February 7, 2010 |
A Serious Man Universal, $29.98; Blu-ray, $36.98 Typically strange and unusually sweet, "A Serious Man" finds Joel and Ethan Coen contemplating the mysteries of the universe and the meaning of good and evil before deciding that spiritual inquiry is a stupid waste of time. Michael Stuhlbarg gives an engaging performance as a Jewish physics professor wandering through the increasingly vague moral landscape of late-'60s suburban Minnesota, looking for answers from a God who responds with easily misinterpreted signs.
December 2, 2013 |
NEW YORK -- The Gotham Awards handed their best feature award to a surprise contender Monday: the Coen brothers' folk-music tale "Inside Llewyn Davis. " "Fruitvale Station," the movie about an unarmed young man who was fatally shot at an Oakland train station in 2009, was also a big winner at the annual New York independent-film confab, with the film's Ryan Coogler and Michael B. Jordan winning breakthrough director and breakthrough actor, respectively. Matthew McConaughey won the ceremony's first-ever best actor prize for his role as unlikely AIDS crusader Ron Woodroof in "The Dallas Buyers Club.
January 1, 2014 |
When Nelson Lopéz was preparing the first bilingual translation of "Tales of Clay," a landmark short-story collection by the legendary Salvadoran writer known as Salarrué, he turned for inspiration to some unlikely sources: Mark Twain and the Coen brothers. First published in 1933, the three dozen stories in "Tales of Clay" evoke the harsh lives and slangy rural idiom of El Salvador's indigenous peasants. Their author, Salvador Efraín Salazar Arrué, a.k.a. Salarrué (pronounced sal-ru-ay)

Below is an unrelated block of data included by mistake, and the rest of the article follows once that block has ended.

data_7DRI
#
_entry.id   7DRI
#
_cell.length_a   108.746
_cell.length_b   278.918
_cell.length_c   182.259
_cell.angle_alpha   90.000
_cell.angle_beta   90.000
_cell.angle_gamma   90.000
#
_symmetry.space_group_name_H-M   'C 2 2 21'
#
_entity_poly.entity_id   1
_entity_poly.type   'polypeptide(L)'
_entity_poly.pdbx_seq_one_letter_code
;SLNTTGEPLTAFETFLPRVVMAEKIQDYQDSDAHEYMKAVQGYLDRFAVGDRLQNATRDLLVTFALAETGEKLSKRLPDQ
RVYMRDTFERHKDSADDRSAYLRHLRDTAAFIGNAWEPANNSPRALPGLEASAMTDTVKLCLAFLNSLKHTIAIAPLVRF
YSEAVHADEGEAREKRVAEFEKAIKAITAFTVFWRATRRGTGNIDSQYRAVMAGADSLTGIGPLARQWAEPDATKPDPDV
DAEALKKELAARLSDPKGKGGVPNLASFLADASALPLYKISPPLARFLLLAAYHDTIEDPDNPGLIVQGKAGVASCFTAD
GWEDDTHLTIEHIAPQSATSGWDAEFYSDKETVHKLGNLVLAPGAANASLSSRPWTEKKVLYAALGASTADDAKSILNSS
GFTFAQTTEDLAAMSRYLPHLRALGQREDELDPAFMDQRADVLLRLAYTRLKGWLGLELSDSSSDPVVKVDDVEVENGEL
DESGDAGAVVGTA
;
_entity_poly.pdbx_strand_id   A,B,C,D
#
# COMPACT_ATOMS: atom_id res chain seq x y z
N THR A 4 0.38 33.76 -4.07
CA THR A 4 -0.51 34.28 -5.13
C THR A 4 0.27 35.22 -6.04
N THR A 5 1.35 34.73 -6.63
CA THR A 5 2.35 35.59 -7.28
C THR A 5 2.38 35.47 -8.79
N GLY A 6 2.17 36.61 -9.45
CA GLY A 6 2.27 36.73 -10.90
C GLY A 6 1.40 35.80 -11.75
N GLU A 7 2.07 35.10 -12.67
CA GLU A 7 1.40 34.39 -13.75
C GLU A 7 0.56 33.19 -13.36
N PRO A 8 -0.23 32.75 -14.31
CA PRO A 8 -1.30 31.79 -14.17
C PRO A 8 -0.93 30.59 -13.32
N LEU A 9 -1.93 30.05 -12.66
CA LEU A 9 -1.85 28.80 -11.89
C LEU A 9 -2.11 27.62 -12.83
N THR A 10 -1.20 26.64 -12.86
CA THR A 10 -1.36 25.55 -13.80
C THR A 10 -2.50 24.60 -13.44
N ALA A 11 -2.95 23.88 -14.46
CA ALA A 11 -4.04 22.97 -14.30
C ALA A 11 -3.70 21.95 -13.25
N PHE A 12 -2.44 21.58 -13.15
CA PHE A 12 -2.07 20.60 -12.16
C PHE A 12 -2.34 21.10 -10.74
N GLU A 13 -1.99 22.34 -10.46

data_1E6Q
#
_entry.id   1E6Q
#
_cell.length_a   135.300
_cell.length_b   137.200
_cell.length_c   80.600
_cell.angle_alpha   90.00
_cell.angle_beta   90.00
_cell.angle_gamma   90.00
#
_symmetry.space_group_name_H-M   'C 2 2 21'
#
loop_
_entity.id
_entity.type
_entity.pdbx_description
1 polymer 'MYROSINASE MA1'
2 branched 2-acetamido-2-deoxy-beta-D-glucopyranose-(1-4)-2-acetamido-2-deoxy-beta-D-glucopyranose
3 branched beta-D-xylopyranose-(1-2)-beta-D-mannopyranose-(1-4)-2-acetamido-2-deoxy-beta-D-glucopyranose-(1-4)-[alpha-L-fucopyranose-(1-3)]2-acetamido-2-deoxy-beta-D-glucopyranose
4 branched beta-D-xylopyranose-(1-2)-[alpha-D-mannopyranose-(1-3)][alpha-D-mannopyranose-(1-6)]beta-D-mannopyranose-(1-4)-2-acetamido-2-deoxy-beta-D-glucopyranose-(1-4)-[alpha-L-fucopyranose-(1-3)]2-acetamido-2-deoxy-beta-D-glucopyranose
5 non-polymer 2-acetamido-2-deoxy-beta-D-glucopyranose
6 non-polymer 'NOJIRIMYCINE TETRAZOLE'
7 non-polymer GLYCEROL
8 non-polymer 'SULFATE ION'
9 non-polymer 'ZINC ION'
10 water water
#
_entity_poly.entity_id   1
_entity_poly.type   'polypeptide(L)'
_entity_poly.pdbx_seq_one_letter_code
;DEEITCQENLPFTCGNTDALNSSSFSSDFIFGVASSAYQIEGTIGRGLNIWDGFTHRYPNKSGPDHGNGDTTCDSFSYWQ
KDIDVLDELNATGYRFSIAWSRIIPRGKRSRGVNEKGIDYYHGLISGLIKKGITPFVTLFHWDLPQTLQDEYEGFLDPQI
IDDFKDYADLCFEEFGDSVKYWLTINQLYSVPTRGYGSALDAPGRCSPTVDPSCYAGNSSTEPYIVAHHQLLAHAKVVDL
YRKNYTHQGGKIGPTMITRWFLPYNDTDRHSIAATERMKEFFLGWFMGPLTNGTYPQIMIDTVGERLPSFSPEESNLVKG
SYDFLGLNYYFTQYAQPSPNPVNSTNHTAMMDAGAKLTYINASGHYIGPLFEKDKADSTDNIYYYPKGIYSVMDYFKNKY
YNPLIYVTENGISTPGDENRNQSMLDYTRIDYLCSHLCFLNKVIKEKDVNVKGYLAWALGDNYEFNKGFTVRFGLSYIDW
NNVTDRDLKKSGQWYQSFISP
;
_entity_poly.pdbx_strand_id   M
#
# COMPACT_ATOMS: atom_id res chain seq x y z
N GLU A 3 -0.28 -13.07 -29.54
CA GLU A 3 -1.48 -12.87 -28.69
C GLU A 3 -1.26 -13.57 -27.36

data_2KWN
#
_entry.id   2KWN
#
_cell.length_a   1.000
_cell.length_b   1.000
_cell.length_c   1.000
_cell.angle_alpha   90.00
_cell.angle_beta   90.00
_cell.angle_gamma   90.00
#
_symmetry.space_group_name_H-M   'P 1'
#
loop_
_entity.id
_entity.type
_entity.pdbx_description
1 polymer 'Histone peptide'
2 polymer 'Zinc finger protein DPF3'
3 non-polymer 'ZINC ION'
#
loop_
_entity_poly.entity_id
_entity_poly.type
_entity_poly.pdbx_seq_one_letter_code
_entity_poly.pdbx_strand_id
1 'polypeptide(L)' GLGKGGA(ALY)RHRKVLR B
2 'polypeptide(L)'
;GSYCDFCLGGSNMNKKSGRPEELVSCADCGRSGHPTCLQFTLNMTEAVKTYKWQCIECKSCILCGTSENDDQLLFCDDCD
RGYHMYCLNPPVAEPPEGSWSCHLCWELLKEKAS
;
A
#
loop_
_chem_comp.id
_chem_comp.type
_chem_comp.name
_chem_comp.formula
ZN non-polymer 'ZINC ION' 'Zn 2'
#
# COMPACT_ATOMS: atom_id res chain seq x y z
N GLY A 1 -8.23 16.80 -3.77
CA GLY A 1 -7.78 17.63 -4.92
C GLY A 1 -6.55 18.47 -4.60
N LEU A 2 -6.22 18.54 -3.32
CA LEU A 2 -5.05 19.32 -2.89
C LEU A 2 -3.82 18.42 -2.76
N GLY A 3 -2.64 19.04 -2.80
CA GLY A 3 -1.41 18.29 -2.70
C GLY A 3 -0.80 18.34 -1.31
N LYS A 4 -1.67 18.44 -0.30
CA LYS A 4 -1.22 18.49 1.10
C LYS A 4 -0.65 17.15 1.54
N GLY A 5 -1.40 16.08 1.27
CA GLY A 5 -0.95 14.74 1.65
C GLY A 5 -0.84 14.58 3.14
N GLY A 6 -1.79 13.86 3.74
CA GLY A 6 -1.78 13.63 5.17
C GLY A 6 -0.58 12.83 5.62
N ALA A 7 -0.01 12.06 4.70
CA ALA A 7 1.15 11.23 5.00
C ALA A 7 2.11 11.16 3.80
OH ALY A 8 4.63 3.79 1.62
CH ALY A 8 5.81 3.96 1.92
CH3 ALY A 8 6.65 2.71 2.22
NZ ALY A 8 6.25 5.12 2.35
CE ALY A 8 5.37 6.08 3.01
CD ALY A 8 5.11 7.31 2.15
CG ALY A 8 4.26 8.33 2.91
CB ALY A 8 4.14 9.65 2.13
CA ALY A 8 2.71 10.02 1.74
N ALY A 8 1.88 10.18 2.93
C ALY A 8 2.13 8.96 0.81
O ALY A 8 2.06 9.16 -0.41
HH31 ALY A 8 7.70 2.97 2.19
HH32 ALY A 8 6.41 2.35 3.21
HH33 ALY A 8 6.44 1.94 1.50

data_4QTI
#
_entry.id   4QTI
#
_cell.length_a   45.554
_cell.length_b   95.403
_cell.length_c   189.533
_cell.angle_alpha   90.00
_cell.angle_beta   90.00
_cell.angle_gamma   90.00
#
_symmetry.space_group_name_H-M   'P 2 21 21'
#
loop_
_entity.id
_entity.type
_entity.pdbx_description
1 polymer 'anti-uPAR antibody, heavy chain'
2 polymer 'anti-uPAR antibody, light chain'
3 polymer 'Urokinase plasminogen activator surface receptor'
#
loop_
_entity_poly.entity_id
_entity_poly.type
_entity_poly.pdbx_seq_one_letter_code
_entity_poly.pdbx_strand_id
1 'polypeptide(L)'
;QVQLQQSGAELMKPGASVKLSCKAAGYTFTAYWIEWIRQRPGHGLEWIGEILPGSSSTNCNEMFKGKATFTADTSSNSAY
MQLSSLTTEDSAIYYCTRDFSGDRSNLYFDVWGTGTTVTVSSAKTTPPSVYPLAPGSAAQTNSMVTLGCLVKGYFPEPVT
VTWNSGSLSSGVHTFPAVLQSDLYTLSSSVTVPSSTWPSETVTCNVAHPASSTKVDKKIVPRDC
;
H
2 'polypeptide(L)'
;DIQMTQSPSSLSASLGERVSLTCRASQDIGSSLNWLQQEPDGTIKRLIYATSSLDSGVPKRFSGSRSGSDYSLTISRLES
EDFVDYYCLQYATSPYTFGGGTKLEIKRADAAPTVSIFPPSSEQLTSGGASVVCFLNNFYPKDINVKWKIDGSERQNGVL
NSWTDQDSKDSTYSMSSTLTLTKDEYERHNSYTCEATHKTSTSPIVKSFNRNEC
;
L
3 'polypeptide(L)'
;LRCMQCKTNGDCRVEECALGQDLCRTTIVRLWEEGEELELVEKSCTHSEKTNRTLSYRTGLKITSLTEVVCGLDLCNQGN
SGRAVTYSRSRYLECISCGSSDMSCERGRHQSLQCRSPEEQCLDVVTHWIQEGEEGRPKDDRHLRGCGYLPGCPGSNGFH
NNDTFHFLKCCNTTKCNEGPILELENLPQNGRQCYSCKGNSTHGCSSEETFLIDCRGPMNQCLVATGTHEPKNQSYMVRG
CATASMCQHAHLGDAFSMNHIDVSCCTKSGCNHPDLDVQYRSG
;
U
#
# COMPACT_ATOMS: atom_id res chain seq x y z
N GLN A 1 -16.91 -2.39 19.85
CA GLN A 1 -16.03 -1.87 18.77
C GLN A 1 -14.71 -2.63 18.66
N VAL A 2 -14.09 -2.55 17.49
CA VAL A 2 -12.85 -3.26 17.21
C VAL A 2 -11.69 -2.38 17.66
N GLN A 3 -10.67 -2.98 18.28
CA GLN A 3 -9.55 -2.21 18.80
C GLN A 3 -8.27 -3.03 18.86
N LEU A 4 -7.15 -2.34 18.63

October 11, 2009
Regarding the one-note Coen Brothers ["Mystery in the Making," Oct. 4]: But, oh what a perfect note they keep hitting. America's national cinematic treasures. Perfect pitch, again, again and again. Jerry Collamer San Clemente
December 5, 2013 |
As much as any directors working today, the brothers Coen, Ethan and Joel, are unmistakable auteurs, filmmakers who place their own distinctive stamp on everything they do. But while the bleak, funny, exquisitely made "Inside Llewyn Davis" echoes familiar themes and narrative journeys, it also goes its own way and becomes a singular experience, one of their best films. Like the Coens' earlier "O Brother, Where Art Thou?," "Inside" sends a protagonist with links to Homer's Odyssey (here it's an ornery cat named Ulysses)
September 7, 2008 |
Calling from, as one might well imagine, France, John Malkovich is measured, urbane and dryly witty. And yet, when Ethan and Joel Coen wrote him into their upcoming "Burn After Reading," it was as a burned-out former CIA analyst prone to fits of apoplectic rage. "Yeah, well, probably, people like to see me lose my temper, for whatever reason," Malkovich muses in his familiar, languid delivery. His character "has done this job, which I don't think has much impact on anything in a positive way. He has a miserable marriage, he's a drunk and he doesn't seem to have much to focus on except writing his sort of fictionalized biography or his attempt at achieving Tom Clancydom."